dominant 7th      | b7-1-3-5         |

That's it for now, I'll try and add more as they come up, but that's a fairly complementary list to start!

Long days and pleasant nights!

Wednesday, July 17, 2013

Creating Chords in Alternate Tunings

I see a ton of posts on various guitar forums about chord shapes and charts for this tuning or that tuning.  And inevitably the most prolific responses are: figure them out yourself.  Truth be told, there really aren't a lot of resources out there for alternate tunings, especially the more obscure ones, and the best way to learn the chords is to, well, figure them out yourself.  But that may be easier said than done without the right tools in your box.

In my last post, I explained how chords are constructed and how that plays into open tunings.  Now I'll talk about how I come up with chords for those tunings.  Some people are blessed with pitch perfect ears, and I curse you if you are one of them because I am not!  So if you're like me and can't just fiddle with the guitar and find a C#m7 chord or whatever, then this is for you.

I'll use a tuning I saw on a forum earlier this week for the examples here, since I've never seen it tuned precisely this way and I get a little tired of writing and rewriting chords I already know.  The tuning is Dsus2:


Notice it's close to Open D (DADF#AD), but the 3rd (F#) is dropped in lieu of the 2nd (E).  You could just leave it there and still have Dsus2 as DADEAD, but for this particular example the high D is also tuned up to E.  The original post said it was used in a song by Boyce Avenue, so we'll stay true to that.  It's also interesting because, as I mentioned in a previous post, generally tunings that make a chord have 1st and 5th with only one string tuned to the "accent" note.

When I first sit down to come up with some chords for a tuning, I usually write out the first 5 frets of the guitar with the appropriate notes, as follows:

   1fr       3fr       5fr
E|| F  | F# | G  | G# | A  |
A|| A# | B  | C  | C# | D  |
E|| F  | F# | G  | G# | A  |
D|| D# | E  | F  | F# | G  |
A|| A# | B  | C  | C# | D  |
D|| D# | E  | F  | F# | G  |

So now you have a visual representation of where all the notes lie across the fretboard in Dsus2 tuning (I'm a visual person, so this works well for me).  Next, I come up with the chords I want to work out.  Major and minor are obvious choices, and dominant 7th as well as minor 7th are also common.  I use a lot of suspended chords in my music as well, so I usually work those out and some oddballs like add6 and add9, maybe some diminished and augmented as well, but for this example we'll stick with major and minor.

If you need a refresher on what notes in the scale make up each chord, check my previous post on chord theory.  Since the alphabet is arbitrary anyway, let's start with A major.  The notes that make up the A major triad are A, C# and E.  Now just look at your fretboard layout and find the best way to play those three notes.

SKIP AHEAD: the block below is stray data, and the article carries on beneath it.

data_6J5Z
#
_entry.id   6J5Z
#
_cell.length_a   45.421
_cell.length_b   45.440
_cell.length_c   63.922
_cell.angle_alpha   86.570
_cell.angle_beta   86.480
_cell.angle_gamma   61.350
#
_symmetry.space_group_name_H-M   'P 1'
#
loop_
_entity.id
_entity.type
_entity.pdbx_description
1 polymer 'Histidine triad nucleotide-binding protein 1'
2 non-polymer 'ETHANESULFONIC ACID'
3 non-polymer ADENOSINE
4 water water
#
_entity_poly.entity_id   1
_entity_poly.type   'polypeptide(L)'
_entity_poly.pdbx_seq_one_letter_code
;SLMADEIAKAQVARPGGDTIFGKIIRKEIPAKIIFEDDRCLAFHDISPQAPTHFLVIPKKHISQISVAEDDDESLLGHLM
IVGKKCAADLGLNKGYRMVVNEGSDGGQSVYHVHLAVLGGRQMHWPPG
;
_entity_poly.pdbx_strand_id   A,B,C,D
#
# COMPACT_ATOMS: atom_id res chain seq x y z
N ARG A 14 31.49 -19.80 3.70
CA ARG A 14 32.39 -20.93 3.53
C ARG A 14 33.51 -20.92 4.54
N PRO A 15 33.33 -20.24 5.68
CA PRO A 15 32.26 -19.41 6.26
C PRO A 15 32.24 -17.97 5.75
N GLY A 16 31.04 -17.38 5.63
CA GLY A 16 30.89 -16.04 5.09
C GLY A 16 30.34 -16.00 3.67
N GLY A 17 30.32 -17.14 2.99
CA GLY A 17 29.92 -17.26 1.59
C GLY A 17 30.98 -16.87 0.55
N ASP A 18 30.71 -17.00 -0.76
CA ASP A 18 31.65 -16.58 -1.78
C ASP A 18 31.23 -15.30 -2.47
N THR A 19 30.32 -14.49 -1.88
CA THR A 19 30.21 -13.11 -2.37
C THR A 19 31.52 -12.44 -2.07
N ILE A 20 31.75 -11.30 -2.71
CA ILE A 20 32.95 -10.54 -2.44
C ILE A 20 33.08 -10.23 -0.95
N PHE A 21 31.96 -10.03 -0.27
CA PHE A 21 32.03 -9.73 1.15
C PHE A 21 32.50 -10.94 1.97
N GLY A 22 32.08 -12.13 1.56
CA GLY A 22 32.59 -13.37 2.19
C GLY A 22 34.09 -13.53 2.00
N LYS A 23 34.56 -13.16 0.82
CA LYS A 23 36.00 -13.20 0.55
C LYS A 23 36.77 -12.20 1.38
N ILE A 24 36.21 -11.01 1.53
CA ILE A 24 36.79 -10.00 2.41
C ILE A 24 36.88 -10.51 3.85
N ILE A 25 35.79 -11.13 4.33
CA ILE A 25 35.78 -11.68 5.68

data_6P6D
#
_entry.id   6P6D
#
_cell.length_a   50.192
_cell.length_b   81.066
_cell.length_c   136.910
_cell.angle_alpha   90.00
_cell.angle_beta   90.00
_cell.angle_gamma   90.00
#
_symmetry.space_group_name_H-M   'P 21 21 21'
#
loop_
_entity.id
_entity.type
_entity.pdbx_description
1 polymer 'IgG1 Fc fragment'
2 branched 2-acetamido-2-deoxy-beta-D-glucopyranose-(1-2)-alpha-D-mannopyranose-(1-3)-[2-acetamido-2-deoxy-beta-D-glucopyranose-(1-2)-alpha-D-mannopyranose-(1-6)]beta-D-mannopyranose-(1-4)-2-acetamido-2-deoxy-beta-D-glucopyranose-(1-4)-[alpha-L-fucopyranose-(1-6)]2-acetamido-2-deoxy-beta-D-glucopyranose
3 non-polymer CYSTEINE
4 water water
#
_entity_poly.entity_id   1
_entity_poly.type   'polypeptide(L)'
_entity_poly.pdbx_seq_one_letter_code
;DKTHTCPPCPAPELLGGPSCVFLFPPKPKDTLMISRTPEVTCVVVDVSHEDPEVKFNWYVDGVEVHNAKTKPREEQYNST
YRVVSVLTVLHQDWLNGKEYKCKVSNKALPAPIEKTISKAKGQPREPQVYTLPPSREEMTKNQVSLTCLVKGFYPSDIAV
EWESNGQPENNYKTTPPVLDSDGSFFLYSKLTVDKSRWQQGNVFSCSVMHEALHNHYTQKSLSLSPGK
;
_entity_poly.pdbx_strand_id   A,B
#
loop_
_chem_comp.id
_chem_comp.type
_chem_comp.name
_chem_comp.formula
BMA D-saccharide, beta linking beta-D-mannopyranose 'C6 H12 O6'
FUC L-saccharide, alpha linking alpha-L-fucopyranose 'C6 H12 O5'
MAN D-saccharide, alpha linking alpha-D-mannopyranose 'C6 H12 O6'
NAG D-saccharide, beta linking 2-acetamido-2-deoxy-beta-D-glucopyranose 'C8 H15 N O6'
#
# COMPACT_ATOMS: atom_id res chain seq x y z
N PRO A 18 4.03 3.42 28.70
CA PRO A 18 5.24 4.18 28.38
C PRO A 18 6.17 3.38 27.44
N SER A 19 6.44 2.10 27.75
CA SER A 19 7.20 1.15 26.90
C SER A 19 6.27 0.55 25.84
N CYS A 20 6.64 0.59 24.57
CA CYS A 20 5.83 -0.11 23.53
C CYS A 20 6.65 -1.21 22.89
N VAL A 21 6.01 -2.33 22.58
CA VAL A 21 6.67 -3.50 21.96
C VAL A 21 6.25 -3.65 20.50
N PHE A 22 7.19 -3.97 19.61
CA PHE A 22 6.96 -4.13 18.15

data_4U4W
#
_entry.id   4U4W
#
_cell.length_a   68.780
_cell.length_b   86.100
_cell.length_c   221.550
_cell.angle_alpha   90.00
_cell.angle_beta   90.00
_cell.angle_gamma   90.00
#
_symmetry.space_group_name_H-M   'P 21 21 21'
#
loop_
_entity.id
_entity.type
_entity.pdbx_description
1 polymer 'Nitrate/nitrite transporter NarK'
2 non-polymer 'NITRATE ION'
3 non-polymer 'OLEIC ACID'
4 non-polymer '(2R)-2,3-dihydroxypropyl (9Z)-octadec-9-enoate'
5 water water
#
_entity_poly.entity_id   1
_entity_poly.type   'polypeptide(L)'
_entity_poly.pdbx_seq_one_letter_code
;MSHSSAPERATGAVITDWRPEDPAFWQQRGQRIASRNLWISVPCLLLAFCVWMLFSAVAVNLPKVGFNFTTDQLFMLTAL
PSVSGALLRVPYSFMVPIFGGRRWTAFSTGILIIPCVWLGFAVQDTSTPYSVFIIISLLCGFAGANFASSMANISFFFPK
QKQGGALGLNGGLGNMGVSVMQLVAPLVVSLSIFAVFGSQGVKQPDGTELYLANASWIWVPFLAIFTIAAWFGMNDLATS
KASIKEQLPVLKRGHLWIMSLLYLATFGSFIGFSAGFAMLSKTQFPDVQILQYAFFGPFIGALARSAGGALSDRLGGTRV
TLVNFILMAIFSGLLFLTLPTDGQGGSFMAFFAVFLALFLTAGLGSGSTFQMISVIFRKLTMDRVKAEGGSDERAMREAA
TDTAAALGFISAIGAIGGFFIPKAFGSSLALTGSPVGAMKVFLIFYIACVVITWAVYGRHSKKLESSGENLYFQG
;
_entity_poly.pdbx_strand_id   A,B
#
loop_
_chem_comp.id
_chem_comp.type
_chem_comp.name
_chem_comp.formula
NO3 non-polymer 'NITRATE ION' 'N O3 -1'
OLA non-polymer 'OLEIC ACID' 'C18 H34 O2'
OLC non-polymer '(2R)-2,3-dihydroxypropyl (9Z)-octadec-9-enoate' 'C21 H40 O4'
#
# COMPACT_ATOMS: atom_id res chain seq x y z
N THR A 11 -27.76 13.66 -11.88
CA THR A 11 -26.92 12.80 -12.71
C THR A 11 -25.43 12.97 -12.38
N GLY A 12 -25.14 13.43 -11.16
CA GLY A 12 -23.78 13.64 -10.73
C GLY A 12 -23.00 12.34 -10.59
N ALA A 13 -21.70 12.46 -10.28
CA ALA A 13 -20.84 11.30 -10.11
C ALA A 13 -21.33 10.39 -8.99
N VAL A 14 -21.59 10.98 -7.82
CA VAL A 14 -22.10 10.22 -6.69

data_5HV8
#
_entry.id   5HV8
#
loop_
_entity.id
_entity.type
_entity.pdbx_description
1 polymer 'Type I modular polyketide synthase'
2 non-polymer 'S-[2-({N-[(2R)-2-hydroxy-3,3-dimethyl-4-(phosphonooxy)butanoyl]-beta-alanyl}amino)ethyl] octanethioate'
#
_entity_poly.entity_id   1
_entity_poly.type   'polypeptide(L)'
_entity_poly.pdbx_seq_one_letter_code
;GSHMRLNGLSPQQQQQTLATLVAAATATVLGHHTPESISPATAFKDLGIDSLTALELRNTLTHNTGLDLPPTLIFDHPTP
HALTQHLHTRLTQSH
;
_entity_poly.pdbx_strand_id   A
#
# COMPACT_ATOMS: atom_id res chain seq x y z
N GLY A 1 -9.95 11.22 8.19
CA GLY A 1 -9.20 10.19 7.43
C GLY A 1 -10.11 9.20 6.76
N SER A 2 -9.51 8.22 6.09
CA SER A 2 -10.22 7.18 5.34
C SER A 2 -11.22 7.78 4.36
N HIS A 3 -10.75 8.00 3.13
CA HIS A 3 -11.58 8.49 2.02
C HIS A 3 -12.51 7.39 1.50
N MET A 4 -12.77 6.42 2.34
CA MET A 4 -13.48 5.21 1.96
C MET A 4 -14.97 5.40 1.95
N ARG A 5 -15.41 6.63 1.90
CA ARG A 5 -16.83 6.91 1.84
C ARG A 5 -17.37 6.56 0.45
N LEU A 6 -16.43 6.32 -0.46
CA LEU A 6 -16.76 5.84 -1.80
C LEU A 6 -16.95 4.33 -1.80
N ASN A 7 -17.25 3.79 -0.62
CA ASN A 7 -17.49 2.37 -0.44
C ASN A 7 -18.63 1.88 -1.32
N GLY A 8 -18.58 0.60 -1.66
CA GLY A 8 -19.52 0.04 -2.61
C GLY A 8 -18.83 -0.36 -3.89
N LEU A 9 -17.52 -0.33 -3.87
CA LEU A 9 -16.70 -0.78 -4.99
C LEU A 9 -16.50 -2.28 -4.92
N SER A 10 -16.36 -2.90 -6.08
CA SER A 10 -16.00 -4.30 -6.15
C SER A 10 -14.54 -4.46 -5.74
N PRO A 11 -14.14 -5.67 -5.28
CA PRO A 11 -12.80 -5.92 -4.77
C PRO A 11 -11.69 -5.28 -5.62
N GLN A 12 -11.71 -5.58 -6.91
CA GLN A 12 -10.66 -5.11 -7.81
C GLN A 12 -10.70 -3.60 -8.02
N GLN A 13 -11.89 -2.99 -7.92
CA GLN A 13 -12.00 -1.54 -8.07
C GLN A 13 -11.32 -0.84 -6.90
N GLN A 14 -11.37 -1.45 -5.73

1fr       3fr       5fr
E|| F  | F# | G  | G# | A  |
A|| A# | B  | C  | C# | D  |
E|| F  | F# | G  | G# | A  |
D|| D# | E  | F  | F# | G  |
A|| A# | B  | C  | C# | D  |
D|| D# | E  | F  | F# | G  |

Or in a more aesthetically pleasing form:

You'll notice there are quite a few E notes in there, as there happen to be a lot of open E notes in this tuning, so you could even drop the first string and mute the third string if you wanted.

Now let's make an A minor.  We know that a minor chord has the same formula as a major chord except the 3rd is minor, or dropped half a step.  So you can reexamine the fretboard if you want, or just realize that you can drop the C# to a C and get this:

Also feasible to play.  You'll notice I dropped the high E like I'd suggested before.  No reason, just all those Es have a droning effect, which may be what you're looking for, so do what sounds right to you!  With that, I should also mention it's a good idea to have your guitar close at hand and appropriately tuned since what looks good on paper might not sound so good to the ear!  And might be a stretch when it comes to actually fingering it.

Next let's move on to D to make some points about open tunings and multiple voicings.  Since this is Dsus2 tuning, then playing all the strings open gives you, surprise surprise, a Dsus2 chord.  Now think about that a minute.  With one or two frets, almost anywhere on the fretboard, you can achieve really any variation of the D chord.  The second fret on the first and third string would give you a D major; moving that down to the first fret gives you a Dm.  Up to the third fret and it becomes a Dsus4.

All you're really doing is moving that middle note around and leaving the 1st and 5th as is.  So say you want something really crazy, something that you're maybe transcribing from a piano to a guitar, like Dm7add13.  Unsightly on paper, unplayable in standard, but let's break it down.  The formula for a minor 7 chord is:

1 - b3 - 5 - b7

Then the added 13:

1 - b3 - 5 - b7 - 13

In D, those notes would be:

1 - b3 - 5 - b7 - 13
D   F    A   C    B 

So taking a look at the fretboard layout (and adding a few frets) we could come up with:


You could split hairs here and say the F played on the 8th fret is too high and makes it not technically correct, but this example suffices to make the point. 

One final note here: going back to D major.  You could play it as mentioned before, but you'll notice a few other ways you could play it:


As you can see, these are all D major chords, but just like standard tuning they can be played in different positions.  The take-home message here, however, is that the first measure chords are all in first position, so there in more than one way to play the right chord!

So have at it!  Use what you learned from the last post and apply it to whatever tuning floats your boat.  If you want some practice, work out some chords in Dsus2 tuning and I'll post at least a partial list below.  

Dsus2 Chord Chart

As promised, here is my chord chart for the most common chords in Dsus2 tuning.  I went for variety here, choosing different shapes in place of repetitious movable chords, especially with the sus2 chords, though as I said before, there are multiple ways to be right!  

 The chords at the bottom can be moved anywhere on the fretboard, the two "power chord" fifths, then a couple ways to play octaves (which can give a really full sound to riffs).  I also included moveable shapes for suspended 2nd and 4th, because as I was working out the shapes I realized that the 2nd is the 5th of the 5th, and the root is the 4th of the 5th...  all that means is that playing all the strings at a given fret makes a sus2, playing all of them but the 6th string makes a sus4.

   Gsus2  Dsus4

Long days and pleasant nights!